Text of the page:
Another ethical concern, which is not directly linked to copyright but is still worth mentioning is the fact that since “such platforms make money off of users' translation queries, their use of the original works is commercial and possibly supplants the market for an authorized translation” (Yanisky-Ravid & Martens, 2019: 103). The authors acknowledge the value of AI translation systems in enabling communication and making cultural exchange possible on a global level for everyday users. However, they advocate programmes adopting fair design, thus respecting copyright. For this there is a need for digital and legal tools that will balance the competing interests, and policymakers should create norms and guidelines. Because of the global nature of the issue, the World Intellectual Property Office (WIPO) should also publish its relevant guidelines.

In Europe, the European Union adopted in 2016 its general data protection regulation (GDPR), i.e., the regulation on the protection of personal data (Regulation 2016/679), a detailed text on the processing and the free movement of personal data of natural persons. However, as Bird et al. (2020) note, it only applies „to personal data, and not the aggregated 'anonymous' data that are usually used to train models” (Bird et al., 2020: 13). This also adds to the argument that data subjects have limited rights to and control over how their data are used.

In this respect, another ethical issue concerns the ASR function, which enables the live transcription of speeches in AI-based terminology software developed for conference interpreters working in the simultaneous mode. More precisely, data privacy and data security, as well as the confidentiality of meetings are at stake. For example, in InterpretBank's workflow “the acoustic signal that the interpreter receives in the headset is sent to the sound card of the computer equipped with the ASR-CAI tool. The audio signal is then sent to the InterpretBank Application Programming Interface (API) that operates on a server located in Dresden, Germany, and returns the real-time transcript of the speech. InterpretBank uses the Google Cloud Speech-to-Text API2 as the ASR of choice” (Defrancq & Fantinuoli, 2020). In terms of data privacy and protection the trustworthiness of data transfer may raise concerns. Because it is a very recent and not widely used tool it also needs to be clarified how and when speakers are informed and whether they should be asked to consent to their speech being processed on distant servers. If yes, how and in what form is their consent to be expressed, how are they informed of the fact that the content of their speech, the acoustic signal and the text, go outside the venue, situation and the audience they have intended it for. First, interpreters may very easily become inadvertent infringers of the confidentiality principle, one of the strictest and most widely published ethical principles of the profession, because the acoustic signal is transferred from their computer to the server. Second, they may become inadvertent infringers of their speakers' rights as well.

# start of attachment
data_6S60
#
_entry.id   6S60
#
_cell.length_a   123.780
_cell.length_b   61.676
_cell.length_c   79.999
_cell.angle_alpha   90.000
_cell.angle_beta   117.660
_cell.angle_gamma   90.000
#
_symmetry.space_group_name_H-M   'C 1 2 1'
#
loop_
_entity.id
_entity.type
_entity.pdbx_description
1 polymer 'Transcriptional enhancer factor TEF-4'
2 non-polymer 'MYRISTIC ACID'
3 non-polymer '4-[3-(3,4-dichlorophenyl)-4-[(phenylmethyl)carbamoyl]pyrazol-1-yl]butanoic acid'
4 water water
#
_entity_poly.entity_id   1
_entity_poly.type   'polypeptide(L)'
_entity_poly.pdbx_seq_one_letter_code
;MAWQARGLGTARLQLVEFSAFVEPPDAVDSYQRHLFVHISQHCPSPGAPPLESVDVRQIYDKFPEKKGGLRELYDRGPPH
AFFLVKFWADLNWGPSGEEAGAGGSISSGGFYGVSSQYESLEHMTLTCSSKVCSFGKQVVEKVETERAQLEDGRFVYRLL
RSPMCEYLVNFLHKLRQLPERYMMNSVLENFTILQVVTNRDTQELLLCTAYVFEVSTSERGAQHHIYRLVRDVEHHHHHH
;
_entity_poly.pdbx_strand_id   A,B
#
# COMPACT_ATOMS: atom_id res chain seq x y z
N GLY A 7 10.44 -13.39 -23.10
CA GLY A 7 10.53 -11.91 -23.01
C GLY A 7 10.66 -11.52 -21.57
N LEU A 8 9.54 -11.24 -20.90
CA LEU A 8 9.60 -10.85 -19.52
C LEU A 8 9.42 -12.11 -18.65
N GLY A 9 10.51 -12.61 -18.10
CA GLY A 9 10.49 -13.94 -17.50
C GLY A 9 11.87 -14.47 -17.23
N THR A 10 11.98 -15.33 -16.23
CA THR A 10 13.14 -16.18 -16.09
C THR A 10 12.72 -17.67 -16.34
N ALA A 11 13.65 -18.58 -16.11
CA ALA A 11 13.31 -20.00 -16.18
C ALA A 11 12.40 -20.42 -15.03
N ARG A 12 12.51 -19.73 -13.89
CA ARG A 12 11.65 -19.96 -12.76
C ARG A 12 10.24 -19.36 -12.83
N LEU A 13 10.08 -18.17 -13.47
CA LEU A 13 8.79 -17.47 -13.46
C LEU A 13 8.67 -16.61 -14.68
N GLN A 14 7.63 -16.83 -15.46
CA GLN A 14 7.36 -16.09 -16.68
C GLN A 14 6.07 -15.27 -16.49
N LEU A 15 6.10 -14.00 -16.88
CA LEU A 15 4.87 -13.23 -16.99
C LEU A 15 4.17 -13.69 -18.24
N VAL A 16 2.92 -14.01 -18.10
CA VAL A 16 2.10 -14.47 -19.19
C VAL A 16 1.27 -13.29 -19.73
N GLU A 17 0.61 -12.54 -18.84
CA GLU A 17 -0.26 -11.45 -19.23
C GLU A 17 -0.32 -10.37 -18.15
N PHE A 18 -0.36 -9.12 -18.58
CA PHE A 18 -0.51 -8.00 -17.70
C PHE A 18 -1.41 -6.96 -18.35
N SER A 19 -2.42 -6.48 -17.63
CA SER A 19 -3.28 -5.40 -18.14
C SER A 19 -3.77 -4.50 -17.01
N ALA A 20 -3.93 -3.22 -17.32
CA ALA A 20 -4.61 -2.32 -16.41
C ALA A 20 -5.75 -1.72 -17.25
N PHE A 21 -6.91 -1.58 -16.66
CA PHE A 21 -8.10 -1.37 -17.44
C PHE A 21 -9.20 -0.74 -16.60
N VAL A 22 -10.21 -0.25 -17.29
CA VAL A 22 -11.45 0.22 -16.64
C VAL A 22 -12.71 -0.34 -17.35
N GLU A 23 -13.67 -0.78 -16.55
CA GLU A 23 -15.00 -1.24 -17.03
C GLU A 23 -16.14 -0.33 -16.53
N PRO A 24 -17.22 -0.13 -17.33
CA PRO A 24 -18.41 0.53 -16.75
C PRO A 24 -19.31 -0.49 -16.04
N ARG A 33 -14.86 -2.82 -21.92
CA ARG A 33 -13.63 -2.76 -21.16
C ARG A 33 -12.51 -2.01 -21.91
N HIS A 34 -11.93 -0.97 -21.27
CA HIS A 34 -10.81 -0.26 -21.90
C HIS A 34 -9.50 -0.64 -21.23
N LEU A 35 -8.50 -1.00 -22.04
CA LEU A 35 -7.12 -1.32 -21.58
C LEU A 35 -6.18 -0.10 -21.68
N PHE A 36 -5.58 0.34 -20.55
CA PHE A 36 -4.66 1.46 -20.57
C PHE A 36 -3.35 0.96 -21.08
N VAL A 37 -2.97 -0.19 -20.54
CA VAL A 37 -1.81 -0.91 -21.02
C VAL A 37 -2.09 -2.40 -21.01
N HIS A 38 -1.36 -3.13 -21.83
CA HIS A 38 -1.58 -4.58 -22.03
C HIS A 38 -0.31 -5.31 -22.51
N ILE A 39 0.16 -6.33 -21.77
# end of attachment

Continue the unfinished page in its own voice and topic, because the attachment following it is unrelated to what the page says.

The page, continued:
Data privacy and protection are also factors to be taken into account when promoting and using online remote interpreting platforms, both in the consecutive and simultaneous modes for spoken and signed language interpreting as well. These platforms make the organisation of interpreted events possible with participants and interpreters joining the meetings from locations from all around the world. The use of interpreting delivery platforms surged in the wake of lockdowns during the COVID-19 pandemic in spring 2020, when onsite events either had to be cancelled or were moved online. It is worth mentioning that the technology had already been there for some time but was used relatively rarely before the health crisis. It is impossible to foresee the future, however it seems safe to say that the long term impact of the pandemic will be that online remote interpreting, either from home or from interpreting hubs, is here to stay. Probably it is not going to be used to the extent it was during the crisis because once the health crisis is over, personal meetings are expected to resume. Nevertheless, such platforms have emerged from the crisis as tools that make it possible for international meetings to continue during the crisis. Not only the private market players but also large international institutions such as the EU and the UN had to adapt to this new situation and use online remote interpreting delivery platforms.

This is not to deny the usefulness and viability of such tools and the need for the interpreting profession to keep up with technological development. However, it is important to raise awareness of the ethical issues entailed by the use of such tools and the need to safeguard interpreters and their clients in terms of their personal and professional data by promoting fair use of AI in interpreting.

6 Transparency

The third ethical concern related to AI-based tools in interpreting is transparency. Transparency of processes and decision making in AI systems is one of the basic criteria for AI ethics. As Bostrom (2011) states, as early as 2011, “[i]t will be increasingly important to develop AI algorithms that are not just powerful and scalable, but also transparent to inspection” (Bostrom, 2011: 2). However, even today we cannot be sure where large developers of MT systems derive their data from.